Yoga insight on memory & karma

Yoga insight on memory

According to yoga science, mind and body are in constant interaction.

There isn’t a point where the body ends and mind begins. They are considered as a single, integrated entity.

In yoga, health is not considered just as a form of freedom from diseases. It’s the perfect equilibrium of body, mind, intellect and soul.

Yoga practice, balancing the respiratory, circulatory, nervous, hormonal, digestive, excretory and reproductive systems, brings mental peace and enhanced intellectual clarity. Usually, most people look at yoga as a pure physical activity, but the reality cannot be further from that. Yoga aims at overcoming the limitations of the body; The physical well-being achieved through yoga strengthens and calms the mind. [1]

Mr Iyengar, one of the most influential Yoga teacher of the world.

Ancient yoga texts highlight the importance of maintaining a state of homeostasis, or balance, within the body, mind and spirit.

In yoga there’s a strong focus on āsana (physical postures), prānāyāma (breath control), meditation (concentration of thoughts), mantra (recital repetition of phrases) and diet (a nourishing plant-based diet).

Also important to yoga is the practice of identifying one’s emotions and the thought patterns attached to those emotions, and modifying those thought patterns as needed. [2], [3], [4], [5], [6]

We are memory: a yogic insight on memory and karma

Karma is a Sanskrit word that literally means action. All present and past actions concur to generate karma.

However, in yogic philosophy karma can also be interpreted as memory since past actions exist in the present moment only in the form of memory. This means that karma is composed by those actions that leave a residual impact upon our system.

Hence, the memory and chemistry of those actions remains and live within us.

Karma is not about something good or bad that you did.
Karma is the memory of life.
It extends the concept of justice to other worlds and other births. It reaffirms one’s faith in natural justice and makes every person responsible for his or her own well-being and suffering.
From the moment you were born, the kind of family, of home, of friends, the things that you did and did not do, are all influencing you. Every thought, emotion and action comes only from past impressions that you have had within you.
Your whole system is programmed because of the impressions that you have taken in. A complex amalgamation of all these impressions is your karma and that is the way your mind, emotion and body function.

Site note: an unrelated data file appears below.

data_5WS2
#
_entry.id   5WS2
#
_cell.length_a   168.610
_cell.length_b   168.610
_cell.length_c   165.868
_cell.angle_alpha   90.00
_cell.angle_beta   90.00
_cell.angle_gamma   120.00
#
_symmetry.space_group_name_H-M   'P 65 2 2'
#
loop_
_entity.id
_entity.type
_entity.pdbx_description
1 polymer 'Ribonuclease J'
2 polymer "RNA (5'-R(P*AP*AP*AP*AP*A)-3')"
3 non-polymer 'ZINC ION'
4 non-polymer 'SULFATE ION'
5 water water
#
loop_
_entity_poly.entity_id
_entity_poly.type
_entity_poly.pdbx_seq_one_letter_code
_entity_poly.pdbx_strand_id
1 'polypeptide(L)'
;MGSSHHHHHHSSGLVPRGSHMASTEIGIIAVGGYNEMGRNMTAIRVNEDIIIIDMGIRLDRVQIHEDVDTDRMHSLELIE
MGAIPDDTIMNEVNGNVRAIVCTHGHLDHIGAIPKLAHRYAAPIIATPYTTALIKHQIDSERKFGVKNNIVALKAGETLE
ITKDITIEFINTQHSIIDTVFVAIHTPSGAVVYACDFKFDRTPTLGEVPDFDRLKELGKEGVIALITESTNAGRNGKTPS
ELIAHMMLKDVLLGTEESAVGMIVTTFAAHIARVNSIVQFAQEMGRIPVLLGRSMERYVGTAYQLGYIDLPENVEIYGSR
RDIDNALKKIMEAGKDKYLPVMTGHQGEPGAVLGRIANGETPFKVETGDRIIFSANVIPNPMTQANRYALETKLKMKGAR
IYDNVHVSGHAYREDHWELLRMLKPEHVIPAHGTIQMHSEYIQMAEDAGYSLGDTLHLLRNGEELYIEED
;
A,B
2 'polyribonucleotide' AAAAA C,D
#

If you want to free yourself from past actions, one of the first things that you need to do is to loosen the grip and shackle of karma. Otherwise, no movement will happen.
How do you do that? One simple way is to break the karma physically. [7], [8]


Asanas influence the chemical balance of the brain.

They strengthen the body, restore stamina and increase the circulation of fresh blood through out the body, purging it of diseases and toxins generated by unhealthy lifestyles and habits. [1]

According to the Upanishads (one of the most important collection of hindu philosophy texts) there is always a possibility to transform memories.

The Upanishads tell us that personality is composed of five sheaths:

1) sheath of the physical body (Annamaya Kosha)
2) sheath of vital energy (Pranamaya Kosha)
3) sheath of the mind (Manomaya Kosha)
4) sheath of discriminative intelligence (Vijnanamaya Kosha)
5) sheath of bliss (Anandamayakosha)

every cell in our body possesses memory on a physical level but through the influence of the higher sheaths the cells of the physical structure can be transformed;

– on the vital energy level, basic instincts can undergo change;

– transformation in the thinking patterns and emotions is possible on the mental level;

– on the intellectual level, one experiences the recollection, remembrance, reconsidering, reverting, and forgetting of various values. For example, a value in life to amass wealth will be changed to do good to others.

– on the level of bliss one experiences the complete freedom of memory; in that moment, you simply see things unconditionally for what they truly are. [9]


Sadhguru, a living Indian yogi, mystic and philanthropist

What’s memory for modern science?

Memory is the ability to recall and retain past events or previously learnt information or skills. The process of concentration and the power of recalling (memory) are the two major factors influencing the learning process.

Studies have found out that yogic exercises and lifestyle benefit both these concepts. [10], [11]

Balasubramaniam, M., Telles, S., & Doraiswamy, P. M. (2013). Yoga on our minds: a systematic review of yoga for neuropsychiatric disorders. Frontiers in PSYCHIATRY, 3, 117

Balasubramaniam, M., Telles, S., & Doraiswamy, P. M. (2013). Yoga on our minds: a systematic review of yoga for neuropsychiatric disorders. Frontiers in PSYCHIATRY, 3, 117

Especially late in life, memory function is particularly sensitive to the effects of ageing because the function of the human hippocampus declines over the life span. [12]